The Department of Geography welcomes Yaoli Wang – a post doctoral researcher – and Yu Liu – a full professor – from Peking University, providing a guest post during the COVID-19 outbreak.
The Spring Festival of 2020 was determined to be historic. One week before the Chinese New Year Eve (Jan 24), Beijing public transport tubes were still in hustle and bustle like usual. Within four days, the outbound flow back home from Beijing made the city quiet, when the news came clearly to everybody that a SARS-like virus has struck Wuhan. At 10 am, Jan 23, 2020, Wuhan was forced into lock down. Things evolved rapidly from there. Until the time of quarantine, 5 million people had left Wuhan. Along with the flow of migration was the spreading of a very contagious and novel coronavirus – COVID-19. All Chinese provinces and many worldwide countries reported infections. People, however, always have normalcy bias, inclining to believe that nothing bad will happen to them and thus not careful enough. The outbreak worldwide is already good proof.
Underneath the accident is essentially a spatiotemporal problem. Within China, the problem can be divided into two scales: inter-city and intra-city. Now in late February, geospatial scientists are trying to reverse the course of COVID-19 spread over China using inter-city movement flow and city-level reported confirmed cases in time series. We would imagine a spread dynamic like wavefront and wish to construct a model of migration interaction based on which the arrival time or amount of illnesses can be inferred. The lock down of Wuhan apparently put a brake on the spreading process, but could not eliminate it. Already infected people outside Wuhan continued to transmit the virus to other cities or within their own cities. The hierarchy of the interaction network potentially captures the spreading path, which indicates an effective interruption. Here we see the huge potential of space-time big data. There is a study at the beginning of the outbreak which, by analyzing the outbound movement flow from Wuhan to areas around, drew a conclusion that the up-till-then reported illness count was underestimated 1; the conclusion, unfortunately, was proven to be true when the statistics were complete.Inside a city, the general public is nervous and cautious with 2nd or 3rd degree transmission. Spatially clustered illnesses are the majority of cases, for example, in departments of a hospital, in a family, and in a canteen of a company. Close contact between two individuals is a typical space-time relationship, which in GIScience we usually use “spatio-temporal co-occurrence” to model it. That is why the government asks the public to stay at home and shuts down all public recreation places, especially indoor venues. Random encounters are much more difficult to trace back than regular social networks. Back in 1630, the Milan plague was re-triggered by a big carnival even though the beginning of the plague was well controlled. For the ongoing 2019 coronavirus, people had spent so much time and energy retrieving the individual trajectories of confirmed illnesses. There are even some online gadgets to examine if a person has trajectory overlapping with the confirmed cases. What comes up next is how spatial and information technology can facilitate the process in a more positive way while not intruding on privacy too much? For instance, spatiotemporal trajectories from mobile phone records are ubiquitous, but there is a trade-off: the demand for higher space-time accuracy down to a meter level for automatic screening of virus encounter versus the rejection of privacy exposure and targeted data breach.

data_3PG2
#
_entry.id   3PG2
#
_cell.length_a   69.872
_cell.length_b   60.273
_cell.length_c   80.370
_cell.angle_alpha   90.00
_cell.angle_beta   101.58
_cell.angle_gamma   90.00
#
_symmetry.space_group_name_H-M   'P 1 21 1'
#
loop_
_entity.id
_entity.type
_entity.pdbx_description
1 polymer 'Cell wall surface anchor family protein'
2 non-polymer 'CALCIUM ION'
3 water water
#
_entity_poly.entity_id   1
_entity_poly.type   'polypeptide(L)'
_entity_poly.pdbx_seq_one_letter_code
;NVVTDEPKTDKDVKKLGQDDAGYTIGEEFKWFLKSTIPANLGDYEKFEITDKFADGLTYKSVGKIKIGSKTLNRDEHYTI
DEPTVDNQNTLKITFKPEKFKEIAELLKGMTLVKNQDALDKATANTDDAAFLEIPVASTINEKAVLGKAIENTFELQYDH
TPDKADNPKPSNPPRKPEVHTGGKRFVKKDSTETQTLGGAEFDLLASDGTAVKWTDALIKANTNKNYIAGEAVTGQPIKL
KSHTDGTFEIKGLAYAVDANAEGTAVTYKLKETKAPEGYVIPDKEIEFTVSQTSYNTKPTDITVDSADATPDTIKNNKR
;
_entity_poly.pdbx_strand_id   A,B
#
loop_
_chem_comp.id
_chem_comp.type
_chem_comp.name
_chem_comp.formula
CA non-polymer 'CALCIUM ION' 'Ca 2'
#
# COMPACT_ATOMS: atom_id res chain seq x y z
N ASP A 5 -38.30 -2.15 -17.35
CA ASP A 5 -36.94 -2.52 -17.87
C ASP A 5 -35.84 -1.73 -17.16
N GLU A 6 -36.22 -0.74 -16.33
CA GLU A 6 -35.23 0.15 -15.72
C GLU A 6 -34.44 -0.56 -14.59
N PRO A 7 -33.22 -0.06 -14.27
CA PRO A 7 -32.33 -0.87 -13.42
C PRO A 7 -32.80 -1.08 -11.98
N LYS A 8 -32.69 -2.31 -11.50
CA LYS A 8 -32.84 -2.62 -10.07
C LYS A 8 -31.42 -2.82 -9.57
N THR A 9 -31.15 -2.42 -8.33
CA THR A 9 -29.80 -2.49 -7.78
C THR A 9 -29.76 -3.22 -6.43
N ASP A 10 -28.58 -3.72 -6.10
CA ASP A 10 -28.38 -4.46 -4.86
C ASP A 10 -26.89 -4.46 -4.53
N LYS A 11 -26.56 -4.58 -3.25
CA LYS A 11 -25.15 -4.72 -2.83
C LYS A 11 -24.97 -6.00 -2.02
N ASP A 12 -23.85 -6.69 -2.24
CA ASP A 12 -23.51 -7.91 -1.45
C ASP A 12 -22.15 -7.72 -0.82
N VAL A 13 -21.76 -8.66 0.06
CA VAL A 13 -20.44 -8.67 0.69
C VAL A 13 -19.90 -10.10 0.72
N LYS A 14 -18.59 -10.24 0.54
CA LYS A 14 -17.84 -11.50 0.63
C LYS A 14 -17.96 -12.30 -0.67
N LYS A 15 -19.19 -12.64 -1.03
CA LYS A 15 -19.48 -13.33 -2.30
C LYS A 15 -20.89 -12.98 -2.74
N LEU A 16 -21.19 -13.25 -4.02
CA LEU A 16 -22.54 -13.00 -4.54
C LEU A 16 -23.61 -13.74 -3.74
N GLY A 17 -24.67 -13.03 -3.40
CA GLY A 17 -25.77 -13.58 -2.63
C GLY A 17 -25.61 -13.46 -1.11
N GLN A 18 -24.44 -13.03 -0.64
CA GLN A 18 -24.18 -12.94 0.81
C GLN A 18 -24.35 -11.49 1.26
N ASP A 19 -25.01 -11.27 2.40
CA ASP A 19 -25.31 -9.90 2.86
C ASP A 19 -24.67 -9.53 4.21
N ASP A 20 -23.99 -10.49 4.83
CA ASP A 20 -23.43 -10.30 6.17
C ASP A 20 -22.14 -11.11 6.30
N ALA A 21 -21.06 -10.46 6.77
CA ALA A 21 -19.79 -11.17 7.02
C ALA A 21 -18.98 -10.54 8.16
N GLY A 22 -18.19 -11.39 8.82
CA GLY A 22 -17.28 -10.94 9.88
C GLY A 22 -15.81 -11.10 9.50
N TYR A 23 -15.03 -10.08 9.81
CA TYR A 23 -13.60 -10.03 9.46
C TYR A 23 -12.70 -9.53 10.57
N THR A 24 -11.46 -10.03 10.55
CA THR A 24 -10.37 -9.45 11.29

Foreseeing the future of urban life and technology, can we imagine a world where every person is implanted with a chip – something we call “human black box” recording all the information throughout life, including his (or her) health, spatiotemporal trajectories, habits, etc? What’s missing is a mature mechanism to protect privacy and data safety. Blockchain might be a potential solution. All the information is not controlled by a central organization. The owner of data has the initiative of data-sharing in an urgent case like the outbreak of coronavirus. As an incentive of sharing data, the user gets bonuses, which is guaranteed by a blockchain system. We believe that most people are not ready for accepting such a technique at present. But could this become reality if we can manage the negative issues, say, 100 years later? Let’s wait and see.
The virus is still happening and boosting technology innovation. City governance needs a more robust system to be responsive to public events; e-commerce is evolving to smooth the channel between suppliers and customers; education is developing new patterns such as online education; crowd-sourcing and public participation is driving for social well-being. Up until the time of writing, many countries all over the world have reported infections, but many of them cannot trace back to the origin of infection. Potentially the geography of virus genomics may map out the trajectories of generations of virus so that we can disclose the mystery of its origin and spreading. All the aspects can be regarded as evolvement of spatiotemporal relationships. We are going for an opening-up of geospatial technologies.
Yu Liu is the 2019-2020 Robinson Colloquium speaker for the Department of Geography.
- https://mp.weixin.qq.com/s/8x8UYZBZwMGn86Wq7iz4og, in Chinese.
Post has been updated (4-2-2020) with photos from contributors of the author